Hardy: Far From the Madding Crowd

August 30, 2020

Far From the Madding Crowd
Thomas Hardy
(Modern Library, 2001) [1874]
512 p.

Although she scarcely knew the divinity’s name, Diana was the goddess whom Bathsheba instinctively adored.

Love and marriage may indeed, as the song says, go together like a horse and carriage, but even a horse and carriage might, in a storm, bolt or overturn, with disastrous consequences. So also with love and marriage, and this is the theme of Hardy’s Far From the Madding Crowd.

The story centres on Bathsheba Everdene, a young woman both beautiful and propertied, who attracts the romantic interests of three very different men: Gabriel Oake, a rough but honest farmer who has lost his fortune and works on Bathsheba’s farm; Boldwood, a bachelor twenty years Bathsheba’s senior whose dormant passions are fired when he meets her; and Troy, a dashing young soldier who moves into the neighbourhood. The story unfolds as a kind of love quadrangle, with each of the men vying for Bathsheba’s love, each having something to recommend him, rivalries springing up between them, and Bathsheba herself, as the passage cited above suggests, being not quite obviously worth the winning. It’s a very nice set-up, providing ample space for Hardy to explore the complexities of love, jealousy, desire, and all of the many factors that together compose a good husband or wife.

Hardy sets this story, as he was to do again, in the imaginary English county of Wessex. There is a certain magic in the air as we, the readers, see this district taking slow shape under his pen, knowing, perhaps better than he, the other stories that will later unfold there. (I smiled at each reference to the nearby town of Casterbridge.) He paints the landscapes of Wessex with obvious affection for the rural life, so close to nature and so far from the madding crowd.

Not that his view of nature is a benign one. Two of the most arresting passages in the book concern dramatic natural events — one a rainstorm and the other a fire — in which the immense power and destructive potential of natural forces is vividly captured. They are excellent examples of Hardy’s strengths as a writer: muscular, sober, and, in a subdued way, musical.

This before Gabriel’s eyes was a rick of straw, loosely put together, and the flames darted into it with lightning swiftness. It glowed on the windward side, rising and falling in intensity, like the coal of a cigar. Then a superincumbent bundle rolled down, with a whisking noise; flames elongated, and bent themselves about with a quiet roar, but no crackle. Banks of smoke went off horizontally at the back like passing clouds, and behind these burned hidden pyres, illuminating the semi-transparent sheet of smoke to a lustrous yellow uniformity. Individual straws in the foreground were consumed in a creeping movement of ruddy heat, as if they were knots of red worms, and above shone imaginary fiery faces, tongues hanging from lips, glaring eyes, and other impish forms, from which at intervals sparks flew in clusters like birds from a nest.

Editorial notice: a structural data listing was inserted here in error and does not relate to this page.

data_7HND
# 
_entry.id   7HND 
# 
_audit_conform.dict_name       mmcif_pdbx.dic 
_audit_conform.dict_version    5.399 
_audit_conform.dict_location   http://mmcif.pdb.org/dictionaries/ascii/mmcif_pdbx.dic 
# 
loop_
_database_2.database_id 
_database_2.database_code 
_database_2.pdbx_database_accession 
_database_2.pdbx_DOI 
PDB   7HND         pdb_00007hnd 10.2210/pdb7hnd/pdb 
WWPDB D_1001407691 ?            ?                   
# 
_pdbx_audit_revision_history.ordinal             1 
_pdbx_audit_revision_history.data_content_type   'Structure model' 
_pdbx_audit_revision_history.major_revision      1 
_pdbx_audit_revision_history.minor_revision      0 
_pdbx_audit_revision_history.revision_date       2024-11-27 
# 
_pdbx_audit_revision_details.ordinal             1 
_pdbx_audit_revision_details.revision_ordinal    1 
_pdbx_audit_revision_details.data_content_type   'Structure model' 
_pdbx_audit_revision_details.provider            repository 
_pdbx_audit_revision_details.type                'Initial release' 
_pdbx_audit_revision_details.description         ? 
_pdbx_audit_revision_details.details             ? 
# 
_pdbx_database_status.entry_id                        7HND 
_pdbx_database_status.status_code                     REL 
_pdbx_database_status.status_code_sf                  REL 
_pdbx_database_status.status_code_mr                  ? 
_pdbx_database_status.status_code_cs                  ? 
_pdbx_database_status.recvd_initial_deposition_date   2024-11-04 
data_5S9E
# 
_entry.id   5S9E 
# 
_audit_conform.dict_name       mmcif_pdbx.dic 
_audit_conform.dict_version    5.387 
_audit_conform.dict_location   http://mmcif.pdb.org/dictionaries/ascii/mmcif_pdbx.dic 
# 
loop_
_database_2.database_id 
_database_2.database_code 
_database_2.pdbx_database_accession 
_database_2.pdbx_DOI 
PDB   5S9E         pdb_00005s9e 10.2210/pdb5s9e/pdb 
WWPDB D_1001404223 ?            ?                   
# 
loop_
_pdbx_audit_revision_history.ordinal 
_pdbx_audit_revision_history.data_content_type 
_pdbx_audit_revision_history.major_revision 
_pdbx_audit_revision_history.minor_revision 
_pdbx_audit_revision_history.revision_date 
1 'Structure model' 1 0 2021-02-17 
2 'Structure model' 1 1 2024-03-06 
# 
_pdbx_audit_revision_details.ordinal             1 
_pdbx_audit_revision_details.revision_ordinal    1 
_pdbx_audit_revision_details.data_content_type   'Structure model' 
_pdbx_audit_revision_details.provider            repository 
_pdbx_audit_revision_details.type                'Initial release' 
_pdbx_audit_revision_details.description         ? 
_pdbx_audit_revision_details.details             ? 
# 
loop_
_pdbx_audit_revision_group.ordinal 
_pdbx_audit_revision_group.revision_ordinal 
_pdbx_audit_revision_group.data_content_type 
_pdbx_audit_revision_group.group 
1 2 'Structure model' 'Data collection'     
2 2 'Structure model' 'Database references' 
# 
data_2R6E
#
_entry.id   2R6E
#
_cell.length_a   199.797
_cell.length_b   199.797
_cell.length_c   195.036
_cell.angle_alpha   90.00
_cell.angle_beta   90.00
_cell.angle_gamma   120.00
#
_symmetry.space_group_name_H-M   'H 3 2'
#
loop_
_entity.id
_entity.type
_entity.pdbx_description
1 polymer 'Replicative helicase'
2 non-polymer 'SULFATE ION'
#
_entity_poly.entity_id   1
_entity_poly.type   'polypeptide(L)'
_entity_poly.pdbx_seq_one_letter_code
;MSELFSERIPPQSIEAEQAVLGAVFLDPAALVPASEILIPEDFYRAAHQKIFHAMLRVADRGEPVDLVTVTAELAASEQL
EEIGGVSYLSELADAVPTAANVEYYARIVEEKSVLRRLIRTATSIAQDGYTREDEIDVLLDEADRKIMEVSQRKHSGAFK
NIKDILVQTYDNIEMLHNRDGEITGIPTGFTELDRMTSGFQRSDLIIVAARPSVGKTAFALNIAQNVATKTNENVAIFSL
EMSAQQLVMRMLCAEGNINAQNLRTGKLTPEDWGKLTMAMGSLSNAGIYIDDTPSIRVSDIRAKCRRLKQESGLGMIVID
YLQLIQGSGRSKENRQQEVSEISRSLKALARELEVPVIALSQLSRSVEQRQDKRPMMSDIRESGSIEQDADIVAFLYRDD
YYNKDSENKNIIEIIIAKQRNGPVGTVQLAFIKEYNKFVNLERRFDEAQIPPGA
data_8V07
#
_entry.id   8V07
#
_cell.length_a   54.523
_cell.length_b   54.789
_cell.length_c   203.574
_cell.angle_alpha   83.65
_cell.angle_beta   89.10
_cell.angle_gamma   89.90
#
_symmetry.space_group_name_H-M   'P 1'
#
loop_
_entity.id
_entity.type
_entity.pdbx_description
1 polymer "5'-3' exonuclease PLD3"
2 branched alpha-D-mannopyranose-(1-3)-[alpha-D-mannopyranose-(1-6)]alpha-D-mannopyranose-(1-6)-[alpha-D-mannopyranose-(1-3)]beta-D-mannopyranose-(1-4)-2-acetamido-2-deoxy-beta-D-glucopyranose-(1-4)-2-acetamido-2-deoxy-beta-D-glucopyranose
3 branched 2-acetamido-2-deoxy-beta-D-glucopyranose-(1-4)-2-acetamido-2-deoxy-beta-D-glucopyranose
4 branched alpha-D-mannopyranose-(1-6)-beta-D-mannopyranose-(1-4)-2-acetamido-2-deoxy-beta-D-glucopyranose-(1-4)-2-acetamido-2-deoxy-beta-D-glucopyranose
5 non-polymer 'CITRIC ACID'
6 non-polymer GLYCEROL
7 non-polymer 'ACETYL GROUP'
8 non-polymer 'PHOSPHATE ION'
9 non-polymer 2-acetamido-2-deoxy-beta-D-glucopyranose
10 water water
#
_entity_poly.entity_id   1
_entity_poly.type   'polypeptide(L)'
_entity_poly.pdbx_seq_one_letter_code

His penchant for natural descriptions spills over, too, to his descriptions of his characters, and in way that was somewhat uncomfortable for me. A man warming himself at a fire could, in principle, be described as a body absorbing heat, but it would jar. A man has, of course, a physical nature, but our vision is askew if that is all we see. Hardy has a tendency — not exclusively, of course, but often enough that I noticed it — to use this kind of objective, and objectifying, language of his characters. I am having trouble digging up a specific example. Perhaps this gives the flavour:

The peculiar motion involved in turning a wheel has a wonderful tendency to benumb the mind. It is a sort of attenuated variety of Ixion’s punishment, and contributes a dismal chapter to the history of gaols. The brain gets muddled, the head grows heavy, and the body’s centre of gravity seems to settle by degrees in a leaden lump somewhere between the eyebrows and the crown.

This isn’t a great example, admittedly, but that use of “centre of gravity”, a technical term from physics, to describe a drooping head has the kind of effect I’m getting at. This may be Hardy’s way of seeing the world, but it gives his writing a slightly caustic edge that I found in tension with the humanism that fundamentally animates his story.

This objectifying tendency is artistically successful in another sense, though, because it stokes the fatalism that permeates the novel. Hardy often forecasts what is going to happen; we, his readers, then watch it unfold, sure of where it is going but unable to stop it. Here, for instance, is a key passage in which Troy, Bathsheba’s young love interest, attempts to flatter her and she, susceptible to such methods, falters:

“I again say you are a most fascinating woman. There’s nothing remarkable in my saying so, is there? I’m sure the fact is evident enough. Miss Everdene, my opinion may be too forcibly let out to please you, and, for the matter of that, too insignificant to convince you, but surely it is honest, and why can’t it be excused?”